Annihilation and potential energy?


by Quantumcorral
Tags: annihilation, energy, potential
Quantumcorral
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#1
Jan20-14, 04:02 AM
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Sorry, brand new here and this may be in the wrong place or very obvious. When matter and antimatter annihilate is the energy released the sum of all their potential energy? does E=MC2 only work because of the specifics of our universe, and if the universe were to contain more matter (and therefore gravitation) a given unit of mass would release more energy upon annihilation?
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mfb
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#2
Jan20-14, 01:00 PM
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Which potential energy?

The released energy is the total energy (mass, kinetic energy, binding energy, ...) of the annihilation partners in their center of energy frame. Potential energies relative to something else do not count - the final products are created at the same position, you don't lose or gain anything there.

and if the universe were to contain more matter (and therefore gravitation) a given unit of mass would release more energy upon annihilation?
No.
Quantumcorral
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#3
Jan20-14, 02:11 PM
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but the sum of the mass of the products is lower than the ingredients, so hasn't gravitational potential energy been lost? on a smaller scale is this not also the case with fusion/fission, gravitational potential energy must have been lost, or am I missing something?

Bill_K
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#4
Jan20-14, 02:37 PM
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Annihilation and potential energy?


Quote Quote by Quantumcorral View Post
but the sum of the mass of the products is lower than the ingredients, so hasn't gravitational potential energy been lost?
No, potential energy is not involved at all. What happens is that part of the rest mass of the ingredients is turned into kinetic energy of the products.
mfb
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#5
Jan20-14, 03:00 PM
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Quote Quote by Quantumcorral View Post
but the sum of the mass of the products is lower than the ingredients, so hasn't gravitational potential energy been lost? on a smaller scale is this not also the case with fusion/fission, gravitational potential energy must have been lost, or am I missing something?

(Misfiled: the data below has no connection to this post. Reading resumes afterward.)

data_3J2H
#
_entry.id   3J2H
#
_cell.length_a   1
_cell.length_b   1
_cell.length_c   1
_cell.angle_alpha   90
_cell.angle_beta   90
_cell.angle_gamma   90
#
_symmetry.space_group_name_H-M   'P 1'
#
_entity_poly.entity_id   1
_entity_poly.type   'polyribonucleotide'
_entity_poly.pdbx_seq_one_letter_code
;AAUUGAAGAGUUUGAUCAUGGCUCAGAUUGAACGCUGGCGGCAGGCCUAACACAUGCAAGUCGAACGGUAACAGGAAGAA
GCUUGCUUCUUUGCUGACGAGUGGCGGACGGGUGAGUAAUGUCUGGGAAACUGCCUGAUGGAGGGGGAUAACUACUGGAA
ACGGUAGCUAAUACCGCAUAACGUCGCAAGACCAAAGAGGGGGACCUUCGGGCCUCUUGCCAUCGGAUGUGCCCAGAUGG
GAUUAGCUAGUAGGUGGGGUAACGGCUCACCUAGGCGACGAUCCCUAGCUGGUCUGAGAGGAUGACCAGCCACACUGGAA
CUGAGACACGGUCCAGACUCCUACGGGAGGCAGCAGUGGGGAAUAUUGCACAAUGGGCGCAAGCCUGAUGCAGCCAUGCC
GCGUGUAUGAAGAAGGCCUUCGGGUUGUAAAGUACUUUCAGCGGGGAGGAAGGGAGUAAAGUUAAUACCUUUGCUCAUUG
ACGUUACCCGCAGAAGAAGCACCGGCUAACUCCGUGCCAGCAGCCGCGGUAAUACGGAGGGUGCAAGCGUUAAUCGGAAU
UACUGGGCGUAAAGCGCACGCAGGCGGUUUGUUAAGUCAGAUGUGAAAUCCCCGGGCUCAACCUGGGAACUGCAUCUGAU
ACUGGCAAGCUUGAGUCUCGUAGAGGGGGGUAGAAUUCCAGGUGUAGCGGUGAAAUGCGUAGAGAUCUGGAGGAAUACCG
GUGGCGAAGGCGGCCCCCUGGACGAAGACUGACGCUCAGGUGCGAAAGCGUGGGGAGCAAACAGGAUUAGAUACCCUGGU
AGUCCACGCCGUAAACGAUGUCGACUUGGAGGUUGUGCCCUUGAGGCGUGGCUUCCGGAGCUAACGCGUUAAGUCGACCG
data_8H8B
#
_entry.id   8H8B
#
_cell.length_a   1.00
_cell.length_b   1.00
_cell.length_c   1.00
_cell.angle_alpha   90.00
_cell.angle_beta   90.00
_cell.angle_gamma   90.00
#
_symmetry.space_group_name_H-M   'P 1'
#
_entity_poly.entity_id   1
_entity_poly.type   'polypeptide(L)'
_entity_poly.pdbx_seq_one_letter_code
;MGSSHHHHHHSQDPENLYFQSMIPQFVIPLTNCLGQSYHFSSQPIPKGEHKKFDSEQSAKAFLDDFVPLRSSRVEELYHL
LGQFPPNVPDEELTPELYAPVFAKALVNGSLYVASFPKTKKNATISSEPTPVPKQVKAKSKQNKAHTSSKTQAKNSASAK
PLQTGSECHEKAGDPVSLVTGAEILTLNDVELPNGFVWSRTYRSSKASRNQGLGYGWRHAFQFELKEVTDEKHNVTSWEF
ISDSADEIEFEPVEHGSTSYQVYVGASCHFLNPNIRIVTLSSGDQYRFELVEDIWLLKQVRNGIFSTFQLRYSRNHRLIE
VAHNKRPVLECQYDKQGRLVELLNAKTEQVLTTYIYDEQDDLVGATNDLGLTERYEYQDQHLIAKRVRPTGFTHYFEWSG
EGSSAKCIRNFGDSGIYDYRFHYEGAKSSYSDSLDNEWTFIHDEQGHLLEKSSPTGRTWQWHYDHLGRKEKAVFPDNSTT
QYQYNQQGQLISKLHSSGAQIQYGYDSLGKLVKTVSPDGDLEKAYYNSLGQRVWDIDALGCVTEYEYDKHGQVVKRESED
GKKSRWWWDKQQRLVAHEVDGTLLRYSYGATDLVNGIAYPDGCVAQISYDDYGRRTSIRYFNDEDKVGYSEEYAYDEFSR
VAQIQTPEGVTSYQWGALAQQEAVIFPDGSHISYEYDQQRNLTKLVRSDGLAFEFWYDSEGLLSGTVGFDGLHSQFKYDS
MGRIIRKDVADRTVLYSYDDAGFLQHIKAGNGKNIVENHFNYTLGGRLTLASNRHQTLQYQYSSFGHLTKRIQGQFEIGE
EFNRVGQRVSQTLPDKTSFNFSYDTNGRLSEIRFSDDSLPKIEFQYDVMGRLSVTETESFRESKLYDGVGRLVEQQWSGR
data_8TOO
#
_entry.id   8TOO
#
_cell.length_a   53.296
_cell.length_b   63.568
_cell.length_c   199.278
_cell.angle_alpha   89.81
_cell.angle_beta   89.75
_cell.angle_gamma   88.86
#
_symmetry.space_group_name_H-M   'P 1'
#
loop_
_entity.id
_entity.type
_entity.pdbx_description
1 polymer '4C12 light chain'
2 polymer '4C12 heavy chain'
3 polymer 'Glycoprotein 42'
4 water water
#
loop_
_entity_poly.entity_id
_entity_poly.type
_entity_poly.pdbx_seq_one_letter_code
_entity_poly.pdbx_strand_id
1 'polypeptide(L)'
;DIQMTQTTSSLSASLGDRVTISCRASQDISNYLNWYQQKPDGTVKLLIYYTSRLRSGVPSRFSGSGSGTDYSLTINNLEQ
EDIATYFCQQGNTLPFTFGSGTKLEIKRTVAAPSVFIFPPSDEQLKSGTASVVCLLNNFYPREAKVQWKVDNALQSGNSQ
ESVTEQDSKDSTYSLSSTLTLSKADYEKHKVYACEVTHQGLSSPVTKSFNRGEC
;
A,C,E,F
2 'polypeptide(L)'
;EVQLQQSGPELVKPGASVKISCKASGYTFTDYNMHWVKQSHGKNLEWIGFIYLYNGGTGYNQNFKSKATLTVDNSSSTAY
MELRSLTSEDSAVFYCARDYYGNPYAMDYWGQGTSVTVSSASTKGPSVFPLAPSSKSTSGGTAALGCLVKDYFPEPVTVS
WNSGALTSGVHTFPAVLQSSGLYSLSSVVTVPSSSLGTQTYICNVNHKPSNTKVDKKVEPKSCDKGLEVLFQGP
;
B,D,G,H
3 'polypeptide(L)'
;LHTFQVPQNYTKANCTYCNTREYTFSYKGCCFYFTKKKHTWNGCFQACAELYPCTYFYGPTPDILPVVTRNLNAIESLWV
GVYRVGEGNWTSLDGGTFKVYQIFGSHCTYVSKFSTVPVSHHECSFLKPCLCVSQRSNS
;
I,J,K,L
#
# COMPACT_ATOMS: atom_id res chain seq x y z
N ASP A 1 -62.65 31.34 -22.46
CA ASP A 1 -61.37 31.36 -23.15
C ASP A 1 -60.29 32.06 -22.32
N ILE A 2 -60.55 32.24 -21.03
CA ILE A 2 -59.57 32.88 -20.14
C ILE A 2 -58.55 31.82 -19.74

Gravitational potential energy is relevant for energy, and there is no energy lost in the annihilation process.
Quantumcorral
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#6
Jan21-14, 03:28 AM
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Quote Quote by mfb View Post
Gravitational potential energy is relevant for energy, and there is no energy lost in the annihilation process.
sorry but when an object falls on earth (or elsewhere) isn't the explanation that it converts its GPE into KE, and so if GPE is relevant for KE the do we have:

GPE of static object when 10km high = GPE of moving object 1km high + KE gained in falling + GPE of gained KE at 1km high?
Bill_K
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#7
Jan21-14, 07:00 AM
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Quote Quote by Quantumcorral View Post
but the sum of the mass of the products is lower than the ingredients, so hasn't gravitational potential energy been lost? on a smaller scale is this not also the case with fusion/fission, gravitational potential energy must have been lost, or am I missing something?
The point is, that when we write that the gravitational potential energy is mgh, what we really mean is that m is not just the rest mass. Gravity attracts all forms of energy, and m is really the total energy divided by c2.

So in the annihilation process, some of the rest mass is converted to kinetic energy but the total energy remains unchanged, and therefore the gravitational potential energy also remains unchanged.
ChrisVer
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#8
Jan21-14, 12:00 PM
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Well, sometimes potential plays a role in creation/anihillation. For example in Klein's paradox (if you adjust a constant potential to V>E+m you will have creation/anihhilation out of the energy being in the potential).

The graviational energy in particles is at ultra high good approximation negligible.


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